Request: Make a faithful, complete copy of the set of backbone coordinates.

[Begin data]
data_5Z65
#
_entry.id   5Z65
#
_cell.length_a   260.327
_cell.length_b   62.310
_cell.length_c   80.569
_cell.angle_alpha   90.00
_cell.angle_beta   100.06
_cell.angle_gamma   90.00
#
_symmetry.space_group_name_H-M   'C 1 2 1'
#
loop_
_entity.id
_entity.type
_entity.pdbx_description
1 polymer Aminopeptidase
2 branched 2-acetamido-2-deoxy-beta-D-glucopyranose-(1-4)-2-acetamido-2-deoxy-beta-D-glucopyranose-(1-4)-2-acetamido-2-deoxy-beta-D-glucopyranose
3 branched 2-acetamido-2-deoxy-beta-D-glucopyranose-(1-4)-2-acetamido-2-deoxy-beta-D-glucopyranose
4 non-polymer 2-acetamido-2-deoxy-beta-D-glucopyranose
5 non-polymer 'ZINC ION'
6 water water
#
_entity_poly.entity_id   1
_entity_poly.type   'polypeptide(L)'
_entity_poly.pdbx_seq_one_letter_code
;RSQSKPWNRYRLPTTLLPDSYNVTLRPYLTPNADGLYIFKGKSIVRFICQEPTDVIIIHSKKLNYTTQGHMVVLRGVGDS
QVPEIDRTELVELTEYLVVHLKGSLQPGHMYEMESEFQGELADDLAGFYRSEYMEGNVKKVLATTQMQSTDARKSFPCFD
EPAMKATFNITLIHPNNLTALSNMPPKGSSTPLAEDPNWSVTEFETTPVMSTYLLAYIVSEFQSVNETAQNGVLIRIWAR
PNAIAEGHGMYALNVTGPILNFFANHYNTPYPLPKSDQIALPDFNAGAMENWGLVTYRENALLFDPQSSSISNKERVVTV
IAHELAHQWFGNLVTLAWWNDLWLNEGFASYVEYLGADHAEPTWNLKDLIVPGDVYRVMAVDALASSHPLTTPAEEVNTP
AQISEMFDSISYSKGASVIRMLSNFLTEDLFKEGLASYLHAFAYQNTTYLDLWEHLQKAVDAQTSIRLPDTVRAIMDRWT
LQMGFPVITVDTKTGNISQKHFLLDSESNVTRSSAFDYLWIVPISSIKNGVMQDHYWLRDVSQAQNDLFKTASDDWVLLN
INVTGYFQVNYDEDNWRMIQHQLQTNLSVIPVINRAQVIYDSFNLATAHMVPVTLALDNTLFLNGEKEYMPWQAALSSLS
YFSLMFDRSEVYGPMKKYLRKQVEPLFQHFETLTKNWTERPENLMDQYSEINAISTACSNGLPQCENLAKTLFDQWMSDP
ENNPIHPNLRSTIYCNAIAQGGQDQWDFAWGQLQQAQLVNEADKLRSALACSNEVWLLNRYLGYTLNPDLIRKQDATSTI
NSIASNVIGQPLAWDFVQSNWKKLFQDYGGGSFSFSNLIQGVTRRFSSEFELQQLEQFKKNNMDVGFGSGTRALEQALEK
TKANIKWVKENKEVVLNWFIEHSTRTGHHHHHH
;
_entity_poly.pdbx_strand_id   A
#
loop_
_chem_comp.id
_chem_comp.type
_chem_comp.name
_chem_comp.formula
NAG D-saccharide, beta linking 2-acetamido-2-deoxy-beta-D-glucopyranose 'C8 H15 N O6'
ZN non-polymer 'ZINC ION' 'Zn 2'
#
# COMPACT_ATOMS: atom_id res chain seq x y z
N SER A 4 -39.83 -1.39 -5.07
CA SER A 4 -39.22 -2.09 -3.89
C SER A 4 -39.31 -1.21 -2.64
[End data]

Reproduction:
data_5Z65
#
_entry.id   5Z65
#
_cell.length_a   260.327
_cell.length_b   62.310
_cell.length_c   80.569
_cell.angle_alpha   90.00
_cell.angle_beta   100.06
_cell.angle_gamma   90.00
#
_symmetry.space_group_name_H-M   'C 1 2 1'
#
loop_
_entity.id
_entity.type
_entity.pdbx_description
1 polymer Aminopeptidase
2 branched 2-acetamido-2-deoxy-beta-D-glucopyranose-(1-4)-2-acetamido-2-deoxy-beta-D-glucopyranose-(1-4)-2-acetamido-2-deoxy-beta-D-glucopyranose
3 branched 2-acetamido-2-deoxy-beta-D-glucopyranose-(1-4)-2-acetamido-2-deoxy-beta-D-glucopyranose
4 non-polymer 2-acetamido-2-deoxy-beta-D-glucopyranose
5 non-polymer 'ZINC ION'
6 water water
#
_entity_poly.entity_id   1
_entity_poly.type   'polypeptide(L)'
_entity_poly.pdbx_seq_one_letter_code
;RSQSKPWNRYRLPTTLLPDSYNVTLRPYLTPNADGLYIFKGKSIVRFICQEPTDVIIIHSKKLNYTTQGHMVVLRGVGDS
QVPEIDRTELVELTEYLVVHLKGSLQPGHMYEMESEFQGELADDLAGFYRSEYMEGNVKKVLATTQMQSTDARKSFPCFD
EPAMKATFNITLIHPNNLTALSNMPPKGSSTPLAEDPNWSVTEFETTPVMSTYLLAYIVSEFQSVNETAQNGVLIRIWAR
PNAIAEGHGMYALNVTGPILNFFANHYNTPYPLPKSDQIALPDFNAGAMENWGLVTYRENALLFDPQSSSISNKERVVTV
IAHELAHQWFGNLVTLAWWNDLWLNEGFASYVEYLGADHAEPTWNLKDLIVPGDVYRVMAVDALASSHPLTTPAEEVNTP
AQISEMFDSISYSKGASVIRMLSNFLTEDLFKEGLASYLHAFAYQNTTYLDLWEHLQKAVDAQTSIRLPDTVRAIMDRWT
LQMGFPVITVDTKTGNISQKHFLLDSESNVTRSSAFDYLWIVPISSIKNGVMQDHYWLRDVSQAQNDLFKTASDDWVLLN
INVTGYFQVNYDEDNWRMIQHQLQTNLSVIPVINRAQVIYDSFNLATAHMVPVTLALDNTLFLNGEKEYMPWQAALSSLS
YFSLMFDRSEVYGPMKKYLRKQVEPLFQHFETLTKNWTERPENLMDQYSEINAISTACSNGLPQCENLAKTLFDQWMSDP
ENNPIHPNLRSTIYCNAIAQGGQDQWDFAWGQLQQAQLVNEADKLRSALACSNEVWLLNRYLGYTLNPDLIRKQDATSTI
NSIASNVIGQPLAWDFVQSNWKKLFQDYGGGSFSFSNLIQGVTRRFSSEFELQQLEQFKKNNMDVGFGSGTRALEQALEK
TKANIKWVKENKEVVLNWFIEHSTRTGHHHHHH
;
_entity_poly.pdbx_strand_id   A
#
loop_
_chem_comp.id
_chem_comp.type
_chem_comp.name
_chem_comp.formula
NAG D-saccharide, beta linking 2-acetamido-2-deoxy-beta-D-glucopyranose 'C8 H15 N O6'
ZN non-polymer 'ZINC ION' 'Zn 2'
#
# COMPACT_ATOMS: atom_id res chain seq x y z
N SER A 4 -39.83 -1.39 -5.07
CA SER A 4 -39.22 -2.09 -3.89
C SER A 4 -39.31 -1.21 -2.64